The U.S. leader said, "If we don't have border security, we'll be crime ridden," with people crossing into the U.S. illegally "killing our citizens." He said supporters, who often cheered his call for a wall during his successful 2016 run for the White House, are telling him, "Make sure you win this battle."

He said, "People that didn't vote for Donald Trump also want border security."

A border patrol office inside his vehicle guards the border fence at the U.S. side of San Diego, Calif., as seen from Tijuana, Mexico, Jan. 2, 2019.
A border patrol office inside his vehicle guards the border fence at the U.S. side of San Diego, Calif., as seen from Tijuana, Mexico, Jan. 2, 2019.

Democrats have offered Trump $1.3 billion in new funding for border security, but not for a wall, which they say is an immoral, ineffective way of controlling border access to thwart illegal immigration. They have called for heightened use of technology to catch immigrants trying to cross into the U.S. along the 3,200-kilometer border with Mexico.

Trump declared, as he first did on Friday, "I may declare a national emergency, depending on what happens in the next few days," to build the wall without congressional approval by using money that had been designated for military construction projects.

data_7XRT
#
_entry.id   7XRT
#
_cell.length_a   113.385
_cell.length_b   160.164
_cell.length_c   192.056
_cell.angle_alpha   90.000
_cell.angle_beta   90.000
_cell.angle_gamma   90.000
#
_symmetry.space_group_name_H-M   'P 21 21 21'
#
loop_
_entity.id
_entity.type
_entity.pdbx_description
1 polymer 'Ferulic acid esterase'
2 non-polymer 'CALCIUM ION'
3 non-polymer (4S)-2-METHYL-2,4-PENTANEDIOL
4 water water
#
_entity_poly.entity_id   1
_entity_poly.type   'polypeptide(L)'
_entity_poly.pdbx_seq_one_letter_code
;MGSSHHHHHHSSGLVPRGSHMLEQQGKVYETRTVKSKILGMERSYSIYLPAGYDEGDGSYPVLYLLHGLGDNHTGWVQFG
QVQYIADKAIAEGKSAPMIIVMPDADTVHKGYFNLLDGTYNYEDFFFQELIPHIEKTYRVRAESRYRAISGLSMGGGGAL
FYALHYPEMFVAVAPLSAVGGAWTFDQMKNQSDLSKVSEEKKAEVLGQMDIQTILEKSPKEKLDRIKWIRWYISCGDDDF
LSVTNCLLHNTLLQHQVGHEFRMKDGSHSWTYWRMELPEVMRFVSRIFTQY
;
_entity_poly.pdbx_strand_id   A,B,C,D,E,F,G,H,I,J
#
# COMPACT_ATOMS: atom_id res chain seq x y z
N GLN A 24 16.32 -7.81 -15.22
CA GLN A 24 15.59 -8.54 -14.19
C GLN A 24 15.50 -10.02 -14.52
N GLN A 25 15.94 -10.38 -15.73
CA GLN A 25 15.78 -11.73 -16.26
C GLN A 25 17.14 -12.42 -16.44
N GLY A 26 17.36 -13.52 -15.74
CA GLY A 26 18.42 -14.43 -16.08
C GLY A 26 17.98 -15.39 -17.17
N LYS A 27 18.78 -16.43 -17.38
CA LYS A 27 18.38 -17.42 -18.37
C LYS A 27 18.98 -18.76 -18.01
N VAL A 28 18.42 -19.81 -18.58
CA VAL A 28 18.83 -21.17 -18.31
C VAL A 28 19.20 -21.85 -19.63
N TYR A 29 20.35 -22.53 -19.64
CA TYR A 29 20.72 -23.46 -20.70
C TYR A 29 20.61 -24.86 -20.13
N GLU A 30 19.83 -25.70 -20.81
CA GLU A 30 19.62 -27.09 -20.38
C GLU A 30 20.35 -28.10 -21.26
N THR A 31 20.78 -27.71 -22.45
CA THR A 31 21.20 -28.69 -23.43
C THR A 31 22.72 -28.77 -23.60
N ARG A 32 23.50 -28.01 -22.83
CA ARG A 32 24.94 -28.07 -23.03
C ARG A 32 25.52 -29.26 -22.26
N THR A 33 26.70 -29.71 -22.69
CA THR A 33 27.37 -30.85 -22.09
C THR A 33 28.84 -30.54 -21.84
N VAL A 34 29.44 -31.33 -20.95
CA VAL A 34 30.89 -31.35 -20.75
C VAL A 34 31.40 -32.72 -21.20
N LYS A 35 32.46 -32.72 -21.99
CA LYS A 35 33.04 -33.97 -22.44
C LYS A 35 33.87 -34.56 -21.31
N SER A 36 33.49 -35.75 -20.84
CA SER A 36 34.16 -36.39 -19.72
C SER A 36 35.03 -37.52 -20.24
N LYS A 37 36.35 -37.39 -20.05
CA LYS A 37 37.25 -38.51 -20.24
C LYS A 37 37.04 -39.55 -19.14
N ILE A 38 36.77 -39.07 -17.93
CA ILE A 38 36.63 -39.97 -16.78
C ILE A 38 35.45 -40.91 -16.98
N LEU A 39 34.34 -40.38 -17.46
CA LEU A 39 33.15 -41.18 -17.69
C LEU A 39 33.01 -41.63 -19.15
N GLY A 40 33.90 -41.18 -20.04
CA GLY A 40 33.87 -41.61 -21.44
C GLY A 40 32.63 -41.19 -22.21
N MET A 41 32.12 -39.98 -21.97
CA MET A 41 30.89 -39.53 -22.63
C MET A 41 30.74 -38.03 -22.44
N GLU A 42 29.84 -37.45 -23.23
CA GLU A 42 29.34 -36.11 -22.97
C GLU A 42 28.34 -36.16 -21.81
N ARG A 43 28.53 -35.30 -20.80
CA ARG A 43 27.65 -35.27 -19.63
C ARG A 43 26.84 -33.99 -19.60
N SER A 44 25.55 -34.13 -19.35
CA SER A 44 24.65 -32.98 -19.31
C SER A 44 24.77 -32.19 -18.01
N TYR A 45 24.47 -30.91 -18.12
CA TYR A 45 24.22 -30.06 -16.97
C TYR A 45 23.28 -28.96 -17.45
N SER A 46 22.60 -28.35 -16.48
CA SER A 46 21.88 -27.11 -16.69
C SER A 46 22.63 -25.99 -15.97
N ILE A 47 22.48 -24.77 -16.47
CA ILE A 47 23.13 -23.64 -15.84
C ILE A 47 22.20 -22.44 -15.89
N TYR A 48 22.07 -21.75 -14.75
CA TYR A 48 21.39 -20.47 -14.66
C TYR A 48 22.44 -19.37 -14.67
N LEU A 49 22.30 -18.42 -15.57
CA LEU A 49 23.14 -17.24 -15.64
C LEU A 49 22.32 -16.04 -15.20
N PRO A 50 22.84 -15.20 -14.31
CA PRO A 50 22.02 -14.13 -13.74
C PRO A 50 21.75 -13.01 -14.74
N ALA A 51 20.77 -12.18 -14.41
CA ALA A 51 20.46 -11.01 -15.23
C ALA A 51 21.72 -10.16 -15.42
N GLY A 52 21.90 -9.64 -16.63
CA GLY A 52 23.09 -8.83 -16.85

The shutdown has forced the closure of museums in Washington, with trash going uncollected at understaffed national parks. If the shutdown extends to February, food assistance for poorer Americans would be curtailed, as would tax refunds at the height of the annual period when Americans file tax returns on their income from the previous year.

A closed sign is posted on the gate of Smithsonian's National Zoo, Wednesday, Jan. 2, 2019, in Washington. Smithsonian's National Zoo is closed due to the partial government shutdown.
A closed sign is posted on the gate of Smithsonian's National Zoo, Wednesday, Jan. 2, 2019, in Washington. Smithsonian's National Zoo is closed due to the partial government shutdown.

About 800,000 federal government workers have been furloughed or are continuing to work without pay during the shutdown. In recent days, Trump voiced little concern about any inconvenience they may have in meeting their household bills, saying that "most of the workers not getting paid are Democrats."